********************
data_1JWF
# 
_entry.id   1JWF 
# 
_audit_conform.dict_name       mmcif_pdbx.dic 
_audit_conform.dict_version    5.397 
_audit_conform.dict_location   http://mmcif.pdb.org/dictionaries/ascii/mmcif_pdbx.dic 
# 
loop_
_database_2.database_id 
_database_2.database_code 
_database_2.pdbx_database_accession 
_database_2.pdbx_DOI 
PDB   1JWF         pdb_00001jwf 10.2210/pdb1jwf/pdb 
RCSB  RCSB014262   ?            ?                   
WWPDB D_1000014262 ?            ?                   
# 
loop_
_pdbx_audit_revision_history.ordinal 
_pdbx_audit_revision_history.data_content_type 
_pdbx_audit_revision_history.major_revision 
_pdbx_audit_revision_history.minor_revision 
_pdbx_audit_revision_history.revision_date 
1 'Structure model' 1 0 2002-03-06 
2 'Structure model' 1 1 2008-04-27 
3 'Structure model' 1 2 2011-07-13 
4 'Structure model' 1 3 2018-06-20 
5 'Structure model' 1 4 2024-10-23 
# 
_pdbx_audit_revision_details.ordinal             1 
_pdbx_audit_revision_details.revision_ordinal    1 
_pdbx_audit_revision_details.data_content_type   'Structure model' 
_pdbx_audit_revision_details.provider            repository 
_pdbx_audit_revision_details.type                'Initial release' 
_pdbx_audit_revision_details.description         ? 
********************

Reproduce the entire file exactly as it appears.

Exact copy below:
data_1JWF
# 
_entry.id   1JWF 
# 
_audit_conform.dict_name       mmcif_pdbx.dic 
_audit_conform.dict_version    5.397 
_audit_conform.dict_location   http://mmcif.pdb.org/dictionaries/ascii/mmcif_pdbx.dic 
# 
loop_
_database_2.database_id 
_database_2.database_code 
_database_2.pdbx_database_accession 
_database_2.pdbx_DOI 
PDB   1JWF         pdb_00001jwf 10.2210/pdb1jwf/pdb 
RCSB  RCSB014262   ?            ?                   
WWPDB D_1000014262 ?            ?                   
# 
loop_
_pdbx_audit_revision_history.ordinal 
_pdbx_audit_revision_history.data_content_type 
_pdbx_audit_revision_history.major_revision 
_pdbx_audit_revision_history.minor_revision 
_pdbx_audit_revision_history.revision_date 
1 'Structure model' 1 0 2002-03-06 
2 'Structure model' 1 1 2008-04-27 
3 'Structure model' 1 2 2011-07-13 
4 'Structure model' 1 3 2018-06-20 
5 'Structure model' 1 4 2024-10-23 
# 
_pdbx_audit_revision_details.ordinal             1 
_pdbx_audit_revision_details.revision_ordinal    1 
_pdbx_audit_revision_details.data_content_type   'Structure model' 
_pdbx_audit_revision_details.provider            repository 
_pdbx_audit_revision_details.type                'Initial release' 
_pdbx_audit_revision_details.description         ? 